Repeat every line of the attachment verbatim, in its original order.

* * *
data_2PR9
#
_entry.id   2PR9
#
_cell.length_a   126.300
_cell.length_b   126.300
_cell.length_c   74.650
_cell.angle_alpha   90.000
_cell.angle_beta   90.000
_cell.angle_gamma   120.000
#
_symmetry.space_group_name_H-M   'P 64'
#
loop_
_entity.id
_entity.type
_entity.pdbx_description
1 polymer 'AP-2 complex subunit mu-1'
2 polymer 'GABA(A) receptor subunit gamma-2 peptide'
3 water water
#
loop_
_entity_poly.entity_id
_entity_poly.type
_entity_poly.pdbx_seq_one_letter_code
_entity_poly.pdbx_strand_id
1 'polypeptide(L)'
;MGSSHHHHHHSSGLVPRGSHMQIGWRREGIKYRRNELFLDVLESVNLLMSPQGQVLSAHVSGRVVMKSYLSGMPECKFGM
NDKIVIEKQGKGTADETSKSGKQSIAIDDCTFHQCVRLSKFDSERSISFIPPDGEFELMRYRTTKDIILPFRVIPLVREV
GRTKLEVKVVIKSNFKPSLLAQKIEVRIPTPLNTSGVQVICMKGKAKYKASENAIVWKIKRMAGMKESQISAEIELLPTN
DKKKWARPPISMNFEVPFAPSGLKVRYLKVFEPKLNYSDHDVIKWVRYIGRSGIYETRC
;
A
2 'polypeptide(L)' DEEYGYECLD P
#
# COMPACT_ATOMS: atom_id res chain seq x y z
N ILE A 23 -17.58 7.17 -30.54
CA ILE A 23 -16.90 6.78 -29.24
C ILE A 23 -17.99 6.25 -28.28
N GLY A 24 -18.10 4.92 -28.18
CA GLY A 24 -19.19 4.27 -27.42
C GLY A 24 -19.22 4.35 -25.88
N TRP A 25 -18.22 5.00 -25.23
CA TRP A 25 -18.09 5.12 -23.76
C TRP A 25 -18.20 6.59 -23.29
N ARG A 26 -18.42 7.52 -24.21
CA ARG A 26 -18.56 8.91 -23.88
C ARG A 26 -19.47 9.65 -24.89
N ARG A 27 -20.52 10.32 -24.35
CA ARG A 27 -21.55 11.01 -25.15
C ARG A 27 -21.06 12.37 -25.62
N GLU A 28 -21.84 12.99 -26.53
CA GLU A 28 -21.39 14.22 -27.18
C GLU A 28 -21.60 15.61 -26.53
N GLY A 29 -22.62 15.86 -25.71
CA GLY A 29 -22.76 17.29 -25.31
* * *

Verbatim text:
data_2PR9
#
_entry.id   2PR9
#
_cell.length_a   126.300
_cell.length_b   126.300
_cell.length_c   74.650
_cell.angle_alpha   90.000
_cell.angle_beta   90.000
_cell.angle_gamma   120.000
#
_symmetry.space_group_name_H-M   'P 64'
#
loop_
_entity.id
_entity.type
_entity.pdbx_description
1 polymer 'AP-2 complex subunit mu-1'
2 polymer 'GABA(A) receptor subunit gamma-2 peptide'
3 water water
#
loop_
_entity_poly.entity_id
_entity_poly.type
_entity_poly.pdbx_seq_one_letter_code
_entity_poly.pdbx_strand_id
1 'polypeptide(L)'
;MGSSHHHHHHSSGLVPRGSHMQIGWRREGIKYRRNELFLDVLESVNLLMSPQGQVLSAHVSGRVVMKSYLSGMPECKFGM
NDKIVIEKQGKGTADETSKSGKQSIAIDDCTFHQCVRLSKFDSERSISFIPPDGEFELMRYRTTKDIILPFRVIPLVREV
GRTKLEVKVVIKSNFKPSLLAQKIEVRIPTPLNTSGVQVICMKGKAKYKASENAIVWKIKRMAGMKESQISAEIELLPTN
DKKKWARPPISMNFEVPFAPSGLKVRYLKVFEPKLNYSDHDVIKWVRYIGRSGIYETRC
;
A
2 'polypeptide(L)' DEEYGYECLD P
#
# COMPACT_ATOMS: atom_id res chain seq x y z
N ILE A 23 -17.58 7.17 -30.54
CA ILE A 23 -16.90 6.78 -29.24
C ILE A 23 -17.99 6.25 -28.28
N GLY A 24 -18.10 4.92 -28.18
CA GLY A 24 -19.19 4.27 -27.42
C GLY A 24 -19.22 4.35 -25.88
N TRP A 25 -18.22 5.00 -25.23
CA TRP A 25 -18.09 5.12 -23.76
C TRP A 25 -18.20 6.59 -23.29
N ARG A 26 -18.42 7.52 -24.21
CA ARG A 26 -18.56 8.91 -23.88
C ARG A 26 -19.47 9.65 -24.89
N ARG A 27 -20.52 10.32 -24.35
CA ARG A 27 -21.55 11.01 -25.15
C ARG A 27 -21.06 12.37 -25.62
N GLU A 28 -21.84 12.99 -26.53
CA GLU A 28 -21.39 14.22 -27.18
C GLU A 28 -21.60 15.61 -26.53
N GLY A 29 -22.62 15.86 -25.71
CA GLY A 29 -22.76 17.29 -25.31